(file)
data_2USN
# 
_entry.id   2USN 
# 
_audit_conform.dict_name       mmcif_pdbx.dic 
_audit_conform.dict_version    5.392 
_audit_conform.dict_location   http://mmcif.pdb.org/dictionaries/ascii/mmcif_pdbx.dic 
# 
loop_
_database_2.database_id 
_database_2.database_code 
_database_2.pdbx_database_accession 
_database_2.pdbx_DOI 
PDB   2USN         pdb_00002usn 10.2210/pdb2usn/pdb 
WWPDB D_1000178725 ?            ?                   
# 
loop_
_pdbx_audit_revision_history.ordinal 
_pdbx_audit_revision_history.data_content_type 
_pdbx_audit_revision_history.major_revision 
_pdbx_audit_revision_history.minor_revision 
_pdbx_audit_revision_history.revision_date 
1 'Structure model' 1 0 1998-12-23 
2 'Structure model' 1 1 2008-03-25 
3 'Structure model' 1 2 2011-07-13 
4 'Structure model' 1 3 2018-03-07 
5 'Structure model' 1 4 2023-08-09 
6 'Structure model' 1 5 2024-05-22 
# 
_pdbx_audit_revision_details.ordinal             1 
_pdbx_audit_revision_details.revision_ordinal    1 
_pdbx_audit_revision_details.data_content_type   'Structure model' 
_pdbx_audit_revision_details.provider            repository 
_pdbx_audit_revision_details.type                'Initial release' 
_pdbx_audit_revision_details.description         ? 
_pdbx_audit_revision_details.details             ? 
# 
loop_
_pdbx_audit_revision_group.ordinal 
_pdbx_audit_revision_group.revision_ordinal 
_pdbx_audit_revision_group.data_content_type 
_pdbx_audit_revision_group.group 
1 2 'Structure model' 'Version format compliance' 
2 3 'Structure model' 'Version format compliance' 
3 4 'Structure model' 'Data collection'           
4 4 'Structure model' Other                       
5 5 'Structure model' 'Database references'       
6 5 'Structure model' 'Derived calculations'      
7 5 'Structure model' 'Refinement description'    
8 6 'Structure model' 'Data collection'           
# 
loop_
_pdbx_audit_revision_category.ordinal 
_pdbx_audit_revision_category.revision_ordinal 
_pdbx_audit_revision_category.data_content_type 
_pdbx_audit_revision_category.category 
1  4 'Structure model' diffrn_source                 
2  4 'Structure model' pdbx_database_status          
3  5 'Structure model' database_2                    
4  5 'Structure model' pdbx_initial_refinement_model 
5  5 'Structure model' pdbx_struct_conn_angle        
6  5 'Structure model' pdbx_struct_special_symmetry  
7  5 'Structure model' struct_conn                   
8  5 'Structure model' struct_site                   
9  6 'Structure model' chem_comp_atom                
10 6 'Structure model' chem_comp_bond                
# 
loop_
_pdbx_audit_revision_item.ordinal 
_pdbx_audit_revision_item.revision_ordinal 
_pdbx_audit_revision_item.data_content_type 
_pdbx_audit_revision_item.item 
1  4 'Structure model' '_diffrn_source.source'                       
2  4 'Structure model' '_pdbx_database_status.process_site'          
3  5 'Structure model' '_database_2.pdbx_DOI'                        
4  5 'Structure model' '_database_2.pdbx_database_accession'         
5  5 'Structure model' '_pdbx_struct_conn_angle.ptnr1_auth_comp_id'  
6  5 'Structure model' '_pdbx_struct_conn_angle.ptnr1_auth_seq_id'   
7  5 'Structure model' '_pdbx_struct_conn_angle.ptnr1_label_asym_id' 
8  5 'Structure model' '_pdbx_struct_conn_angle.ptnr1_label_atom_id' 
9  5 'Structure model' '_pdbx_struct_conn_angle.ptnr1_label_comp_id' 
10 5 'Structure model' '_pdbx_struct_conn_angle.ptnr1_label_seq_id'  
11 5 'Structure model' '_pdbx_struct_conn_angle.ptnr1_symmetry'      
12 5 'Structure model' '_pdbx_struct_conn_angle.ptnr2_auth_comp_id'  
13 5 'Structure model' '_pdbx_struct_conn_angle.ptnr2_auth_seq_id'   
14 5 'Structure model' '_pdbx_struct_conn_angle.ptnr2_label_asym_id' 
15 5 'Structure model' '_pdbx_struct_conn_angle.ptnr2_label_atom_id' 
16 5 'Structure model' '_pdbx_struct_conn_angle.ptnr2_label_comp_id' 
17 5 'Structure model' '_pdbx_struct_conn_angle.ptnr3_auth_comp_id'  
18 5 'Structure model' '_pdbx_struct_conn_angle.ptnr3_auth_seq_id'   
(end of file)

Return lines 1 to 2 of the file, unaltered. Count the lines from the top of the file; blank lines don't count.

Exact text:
data_2USN
# 